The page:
By Chuck Seegert, Ph.D.
Taking stem cells normally found in the small intestine, researchers grew a tissue-engineered version that replicates many of the functions seen in normal intestinal tissue. The Children’s Hospital Los Angeles team was able to show that the new tissue contained mucosal lining, supported structures, and had the ability to absorb nutrients. Eventually, it may help children with intestines that have been congenitally malformed.
A major cause of intestinal failure in newborns is called short bowel syndrome. It is particularly prevalent in premature babies and other newborns with congenital intestinal problems, where the intestines fail to fully develop. Intestinal transplantation is currently the standard of care, but it suffers from donor shortages. Even when successful, transplantation requires the patient to take immunosuppressive medications for the rest of his or her life.
In an effort to develop an alternative that could be provided on-demand, a research team from Children’s Hospital Los Angeles developed a new alternative, according to a recent press release. They have developed what they call the tissue-engineered small intestine (TESI), which they hope will assist in filling the need for small intestinal tissue. Currently, about 24.5 out of 100,000 babies born will experience intestinal failure, and approximately one third of them die within five years.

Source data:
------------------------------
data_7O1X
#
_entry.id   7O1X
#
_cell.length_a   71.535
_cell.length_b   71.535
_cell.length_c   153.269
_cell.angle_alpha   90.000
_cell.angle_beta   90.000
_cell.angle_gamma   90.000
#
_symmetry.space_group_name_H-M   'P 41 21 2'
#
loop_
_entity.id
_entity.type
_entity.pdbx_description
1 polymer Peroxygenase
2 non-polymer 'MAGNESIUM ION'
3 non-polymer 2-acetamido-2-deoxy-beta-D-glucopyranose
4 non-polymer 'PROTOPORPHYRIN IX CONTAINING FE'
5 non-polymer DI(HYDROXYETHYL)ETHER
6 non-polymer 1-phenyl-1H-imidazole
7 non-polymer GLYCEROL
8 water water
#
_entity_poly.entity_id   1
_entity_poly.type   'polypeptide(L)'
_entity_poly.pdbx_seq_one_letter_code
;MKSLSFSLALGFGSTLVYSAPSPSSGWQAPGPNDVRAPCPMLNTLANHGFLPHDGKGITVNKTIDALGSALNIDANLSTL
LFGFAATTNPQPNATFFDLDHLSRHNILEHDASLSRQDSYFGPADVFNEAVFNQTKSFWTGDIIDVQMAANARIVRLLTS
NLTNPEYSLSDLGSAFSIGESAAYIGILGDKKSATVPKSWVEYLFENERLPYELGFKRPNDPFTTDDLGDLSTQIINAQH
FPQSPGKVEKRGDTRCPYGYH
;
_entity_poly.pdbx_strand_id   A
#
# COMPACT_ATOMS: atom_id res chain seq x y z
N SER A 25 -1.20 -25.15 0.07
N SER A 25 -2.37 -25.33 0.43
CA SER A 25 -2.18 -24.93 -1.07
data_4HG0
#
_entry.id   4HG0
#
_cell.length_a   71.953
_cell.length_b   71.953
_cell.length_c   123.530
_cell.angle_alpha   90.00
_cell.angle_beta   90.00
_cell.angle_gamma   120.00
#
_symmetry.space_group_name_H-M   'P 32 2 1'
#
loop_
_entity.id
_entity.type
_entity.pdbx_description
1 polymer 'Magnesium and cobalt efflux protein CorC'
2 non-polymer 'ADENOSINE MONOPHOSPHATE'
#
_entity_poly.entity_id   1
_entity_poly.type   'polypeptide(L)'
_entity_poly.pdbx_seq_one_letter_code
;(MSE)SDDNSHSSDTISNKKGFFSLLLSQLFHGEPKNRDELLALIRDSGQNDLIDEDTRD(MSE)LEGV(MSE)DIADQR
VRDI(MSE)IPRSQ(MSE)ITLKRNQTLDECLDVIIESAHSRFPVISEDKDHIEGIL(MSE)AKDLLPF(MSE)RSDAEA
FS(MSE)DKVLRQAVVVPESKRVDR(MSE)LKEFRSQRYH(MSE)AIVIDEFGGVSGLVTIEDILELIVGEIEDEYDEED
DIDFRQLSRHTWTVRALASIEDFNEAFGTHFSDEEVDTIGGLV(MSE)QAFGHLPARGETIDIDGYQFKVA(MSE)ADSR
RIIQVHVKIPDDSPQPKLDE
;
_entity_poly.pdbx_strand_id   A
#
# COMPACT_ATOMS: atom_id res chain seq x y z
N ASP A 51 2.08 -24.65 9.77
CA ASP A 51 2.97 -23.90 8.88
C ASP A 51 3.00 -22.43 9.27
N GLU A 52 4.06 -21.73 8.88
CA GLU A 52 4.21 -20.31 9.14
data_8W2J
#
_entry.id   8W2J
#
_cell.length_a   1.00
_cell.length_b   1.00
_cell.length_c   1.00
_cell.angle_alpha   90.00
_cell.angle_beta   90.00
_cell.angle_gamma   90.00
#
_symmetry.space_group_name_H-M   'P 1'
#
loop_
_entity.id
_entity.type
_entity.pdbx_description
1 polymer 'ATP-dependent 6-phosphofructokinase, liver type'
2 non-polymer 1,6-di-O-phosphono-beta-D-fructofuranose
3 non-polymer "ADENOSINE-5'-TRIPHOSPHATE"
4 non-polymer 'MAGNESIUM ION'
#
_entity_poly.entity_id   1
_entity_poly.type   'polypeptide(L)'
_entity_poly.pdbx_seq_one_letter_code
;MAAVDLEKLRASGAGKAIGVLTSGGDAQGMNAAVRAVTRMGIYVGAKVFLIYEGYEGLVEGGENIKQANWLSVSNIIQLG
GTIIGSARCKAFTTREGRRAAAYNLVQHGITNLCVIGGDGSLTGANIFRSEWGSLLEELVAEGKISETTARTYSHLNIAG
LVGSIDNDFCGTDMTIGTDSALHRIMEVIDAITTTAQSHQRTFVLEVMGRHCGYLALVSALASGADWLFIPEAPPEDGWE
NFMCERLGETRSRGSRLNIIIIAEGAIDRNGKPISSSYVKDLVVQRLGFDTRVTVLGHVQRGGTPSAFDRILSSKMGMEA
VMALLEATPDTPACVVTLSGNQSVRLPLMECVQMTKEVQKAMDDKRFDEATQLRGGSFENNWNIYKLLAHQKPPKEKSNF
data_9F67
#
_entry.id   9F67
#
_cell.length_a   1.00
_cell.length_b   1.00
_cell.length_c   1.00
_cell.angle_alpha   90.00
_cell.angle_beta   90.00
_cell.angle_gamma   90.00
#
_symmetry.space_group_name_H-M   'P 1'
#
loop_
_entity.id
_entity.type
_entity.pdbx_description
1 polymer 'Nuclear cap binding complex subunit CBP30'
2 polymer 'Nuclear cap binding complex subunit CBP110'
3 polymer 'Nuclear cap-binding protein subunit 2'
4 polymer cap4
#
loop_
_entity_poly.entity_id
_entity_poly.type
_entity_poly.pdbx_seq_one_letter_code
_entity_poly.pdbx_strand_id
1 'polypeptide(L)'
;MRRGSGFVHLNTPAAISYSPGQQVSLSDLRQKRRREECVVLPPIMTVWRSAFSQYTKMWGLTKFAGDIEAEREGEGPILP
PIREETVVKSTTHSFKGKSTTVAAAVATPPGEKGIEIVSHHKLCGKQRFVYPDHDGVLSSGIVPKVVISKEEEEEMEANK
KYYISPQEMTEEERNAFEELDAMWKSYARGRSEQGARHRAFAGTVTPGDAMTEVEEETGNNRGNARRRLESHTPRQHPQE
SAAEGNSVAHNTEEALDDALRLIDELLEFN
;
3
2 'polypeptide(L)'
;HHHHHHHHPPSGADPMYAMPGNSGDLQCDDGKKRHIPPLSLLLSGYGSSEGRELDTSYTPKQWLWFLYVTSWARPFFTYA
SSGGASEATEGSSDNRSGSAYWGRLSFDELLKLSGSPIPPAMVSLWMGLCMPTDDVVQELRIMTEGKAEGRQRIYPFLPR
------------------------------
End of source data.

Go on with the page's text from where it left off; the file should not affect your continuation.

Samples of TESI have been created from mice cells and human cells, according to a study published by the team in the American Journal of Physiology, Gastrointestinal and Liver Physiology. TESI samples were implanted into genetically identical mice, or in the case of the human TESI tissue, immunodeficient mice. After four weeks of incubation in the animal, the specimens were either examined histologically or tested for function. An epithelium grew appropriately on the surface of the organ’s lumen, and supporting tissues structures like muscles and stem/progenitor cells were also present. Additionally, the characteristic histological structures, like microvilli and functional brush borders, were also present.
This step forward may one day help patients experiencing intestinal failure. Currently, the TESI has more complexity than any other model that could be used to study intestinal failure. The fully functional aspect of the engineered solution is a key requirement in the march toward a clinical treatment.
Progress toward fully functioning tissue regeneration is a significant focus on many fronts. Growing replacement organs from cells in the lab is considered a “holy grail” of regenerative medicine. Recently, major progress was made when a fully functioning thymus was implanted into mice.